Second, we could infer that complaints about patriarchy are ill founded for at least two reasons: Matriarchy is more common, and patriarchy is associated with greater success.
Third, we could look again, more sympathetically, at the notion that fatherlessness is a serious social problem. There’s an old criminological truism, that a Father’s Day card won’t find a buyer in prison: Many fatherless men go to prison and most men with good fathers, don’t. Hancock (2007) posted similar statistics for drug abuse, school failure, sexual violence, homelessness, and suicide with source citations6; while Scheffler and Naus (1999) found, in more positive language, that “fatherly affirmation [was] positively associated with [young women’s] self-esteem and negatively associated with fear of intimacy.” Increasing the proportion of fatherless families by giving mothers incentives to divorce, is a destructive social policy. It should be stopped, and years ago.
Patriarchy isn’t the answer to all our social problems—nor is it a threat. More important than complaining about Patriarchy, when it is actually rare; strengthening fatherhood is an important corrective for many of those social problems! A reduction in matriarchy, and especially a reduction in fatherlessness, would do much good.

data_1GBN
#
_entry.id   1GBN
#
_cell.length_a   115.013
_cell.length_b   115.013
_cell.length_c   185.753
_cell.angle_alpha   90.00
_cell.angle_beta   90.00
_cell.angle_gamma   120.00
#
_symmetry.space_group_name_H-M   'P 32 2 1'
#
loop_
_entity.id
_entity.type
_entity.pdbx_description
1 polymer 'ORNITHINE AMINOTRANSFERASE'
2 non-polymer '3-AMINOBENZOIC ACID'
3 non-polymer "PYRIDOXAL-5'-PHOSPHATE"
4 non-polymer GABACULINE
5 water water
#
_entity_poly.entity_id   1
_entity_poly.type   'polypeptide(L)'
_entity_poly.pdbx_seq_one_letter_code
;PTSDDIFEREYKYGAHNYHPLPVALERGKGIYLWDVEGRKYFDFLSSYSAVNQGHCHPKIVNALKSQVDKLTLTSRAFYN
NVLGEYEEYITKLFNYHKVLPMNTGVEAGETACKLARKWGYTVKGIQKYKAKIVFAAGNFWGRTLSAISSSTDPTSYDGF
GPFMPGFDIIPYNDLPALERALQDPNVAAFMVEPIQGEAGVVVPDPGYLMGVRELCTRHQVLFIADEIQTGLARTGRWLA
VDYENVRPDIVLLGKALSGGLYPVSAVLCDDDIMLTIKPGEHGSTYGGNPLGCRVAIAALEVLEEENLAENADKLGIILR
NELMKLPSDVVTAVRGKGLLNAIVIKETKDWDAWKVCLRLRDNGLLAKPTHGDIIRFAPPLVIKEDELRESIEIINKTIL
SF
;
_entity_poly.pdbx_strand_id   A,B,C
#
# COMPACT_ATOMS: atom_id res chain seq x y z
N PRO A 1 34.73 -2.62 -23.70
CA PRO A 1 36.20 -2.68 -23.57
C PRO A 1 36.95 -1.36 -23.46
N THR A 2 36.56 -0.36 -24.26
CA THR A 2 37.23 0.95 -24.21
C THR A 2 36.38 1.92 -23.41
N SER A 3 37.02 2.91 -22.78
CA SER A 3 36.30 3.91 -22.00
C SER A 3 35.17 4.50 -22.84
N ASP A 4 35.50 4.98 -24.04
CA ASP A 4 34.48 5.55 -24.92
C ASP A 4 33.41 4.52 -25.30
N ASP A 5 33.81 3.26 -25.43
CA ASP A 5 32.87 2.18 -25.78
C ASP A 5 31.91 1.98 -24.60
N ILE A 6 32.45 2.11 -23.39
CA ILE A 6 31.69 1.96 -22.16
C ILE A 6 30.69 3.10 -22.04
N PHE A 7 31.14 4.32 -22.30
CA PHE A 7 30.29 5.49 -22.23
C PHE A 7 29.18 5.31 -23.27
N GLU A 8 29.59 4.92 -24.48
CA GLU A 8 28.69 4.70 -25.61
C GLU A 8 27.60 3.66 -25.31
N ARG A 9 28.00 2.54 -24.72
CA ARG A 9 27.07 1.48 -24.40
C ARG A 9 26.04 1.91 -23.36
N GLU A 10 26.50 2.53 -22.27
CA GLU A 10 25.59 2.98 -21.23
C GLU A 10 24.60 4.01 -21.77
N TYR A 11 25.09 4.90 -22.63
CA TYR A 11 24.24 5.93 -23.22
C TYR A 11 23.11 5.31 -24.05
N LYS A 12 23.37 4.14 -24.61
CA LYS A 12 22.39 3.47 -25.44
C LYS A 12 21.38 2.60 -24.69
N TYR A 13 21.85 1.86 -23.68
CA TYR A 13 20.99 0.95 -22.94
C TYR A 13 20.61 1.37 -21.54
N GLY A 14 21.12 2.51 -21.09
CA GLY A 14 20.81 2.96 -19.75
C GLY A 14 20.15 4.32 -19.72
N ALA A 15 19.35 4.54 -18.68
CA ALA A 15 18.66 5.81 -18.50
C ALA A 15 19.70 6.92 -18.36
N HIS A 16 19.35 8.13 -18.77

Brown, Grant A., 2013. Ideology And Dysfunction In Family Law: How Courts Disenfranchise Fathers. Calgary and Winnipeg: Canadian Constitution Foundation and Frontier Centre For Public Policy
Crankshaw, Edward, 1966. Khrushchev: A Career. New York: Viking Press
Hancock, Kerry Dale Jr, 2007. “Children Without Fathers: Statistics” Accessed May 29, 2016.
Harris, Marvin, 1989. Our Kind. NY: Harper and Row.
Lenski, Gerhard, Jean Lenski, and Patrick Nolan, 1991. Human Societies: An Introduction to Macrosociology. 6th ed. New York: McGraw-Hill.
Nathanson, Paul, and Katherine K. Young, 2006. Legalizing Misandry: From Public Shame to Systemic Discrimination against Men Montreal: McGill-Queen’s University Press.
Scheffler, Tanya S., and Peter J. Naus, 1999. “The Relationship Between Fatherly Affirmation and a Woman’s Self-Esteem, Fear of Intimacy, Comfort With Womanhood And Comfort With Sexuality”. Canadian Journal of Human Sexuality, Vol. 8(1) Spring, 39-45
St. Estephe, Robert, 2012 “Setting the record straight on the men’s rights movement.” A Voice for Men website, February 20,.